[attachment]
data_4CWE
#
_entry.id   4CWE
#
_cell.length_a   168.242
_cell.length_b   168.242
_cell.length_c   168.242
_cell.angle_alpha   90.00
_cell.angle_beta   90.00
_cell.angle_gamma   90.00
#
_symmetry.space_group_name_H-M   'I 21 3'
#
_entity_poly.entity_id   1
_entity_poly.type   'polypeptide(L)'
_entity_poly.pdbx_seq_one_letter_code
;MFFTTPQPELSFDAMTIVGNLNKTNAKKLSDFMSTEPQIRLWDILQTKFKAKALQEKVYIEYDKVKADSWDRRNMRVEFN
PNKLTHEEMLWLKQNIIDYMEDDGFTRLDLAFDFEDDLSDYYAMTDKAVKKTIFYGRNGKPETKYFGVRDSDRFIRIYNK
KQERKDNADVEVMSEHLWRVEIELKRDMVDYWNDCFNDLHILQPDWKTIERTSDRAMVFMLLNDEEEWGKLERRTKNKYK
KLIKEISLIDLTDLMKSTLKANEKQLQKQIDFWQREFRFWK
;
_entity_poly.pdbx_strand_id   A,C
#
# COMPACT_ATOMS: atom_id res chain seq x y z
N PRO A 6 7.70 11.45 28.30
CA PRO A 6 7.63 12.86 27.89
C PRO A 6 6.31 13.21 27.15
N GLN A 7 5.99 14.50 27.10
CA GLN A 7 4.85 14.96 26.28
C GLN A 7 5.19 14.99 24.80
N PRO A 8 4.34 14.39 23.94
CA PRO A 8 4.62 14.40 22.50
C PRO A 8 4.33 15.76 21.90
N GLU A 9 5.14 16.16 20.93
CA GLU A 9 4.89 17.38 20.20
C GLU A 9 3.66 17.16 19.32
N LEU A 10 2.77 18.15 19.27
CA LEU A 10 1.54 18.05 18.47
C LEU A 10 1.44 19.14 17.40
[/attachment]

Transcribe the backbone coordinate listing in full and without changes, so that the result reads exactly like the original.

data_4CWE
#
_entry.id   4CWE
#
_cell.length_a   168.242
_cell.length_b   168.242
_cell.length_c   168.242
_cell.angle_alpha   90.00
_cell.angle_beta   90.00
_cell.angle_gamma   90.00
#
_symmetry.space_group_name_H-M   'I 21 3'
#
_entity_poly.entity_id   1
_entity_poly.type   'polypeptide(L)'
_entity_poly.pdbx_seq_one_letter_code
;MFFTTPQPELSFDAMTIVGNLNKTNAKKLSDFMSTEPQIRLWDILQTKFKAKALQEKVYIEYDKVKADSWDRRNMRVEFN
PNKLTHEEMLWLKQNIIDYMEDDGFTRLDLAFDFEDDLSDYYAMTDKAVKKTIFYGRNGKPETKYFGVRDSDRFIRIYNK
KQERKDNADVEVMSEHLWRVEIELKRDMVDYWNDCFNDLHILQPDWKTIERTSDRAMVFMLLNDEEEWGKLERRTKNKYK
KLIKEISLIDLTDLMKSTLKANEKQLQKQIDFWQREFRFWK
;
_entity_poly.pdbx_strand_id   A,C
#
# COMPACT_ATOMS: atom_id res chain seq x y z
N PRO A 6 7.70 11.45 28.30
CA PRO A 6 7.63 12.86 27.89
C PRO A 6 6.31 13.21 27.15
N GLN A 7 5.99 14.50 27.10
CA GLN A 7 4.85 14.96 26.28
C GLN A 7 5.19 14.99 24.80
N PRO A 8 4.34 14.39 23.94
CA PRO A 8 4.62 14.40 22.50
C PRO A 8 4.33 15.76 21.90
N GLU A 9 5.14 16.16 20.93
CA GLU A 9 4.89 17.38 20.20
C GLU A 9 3.66 17.16 19.32
N LEU A 10 2.77 18.15 19.27
CA LEU A 10 1.54 18.05 18.47
C LEU A 10 1.44 19.14 17.40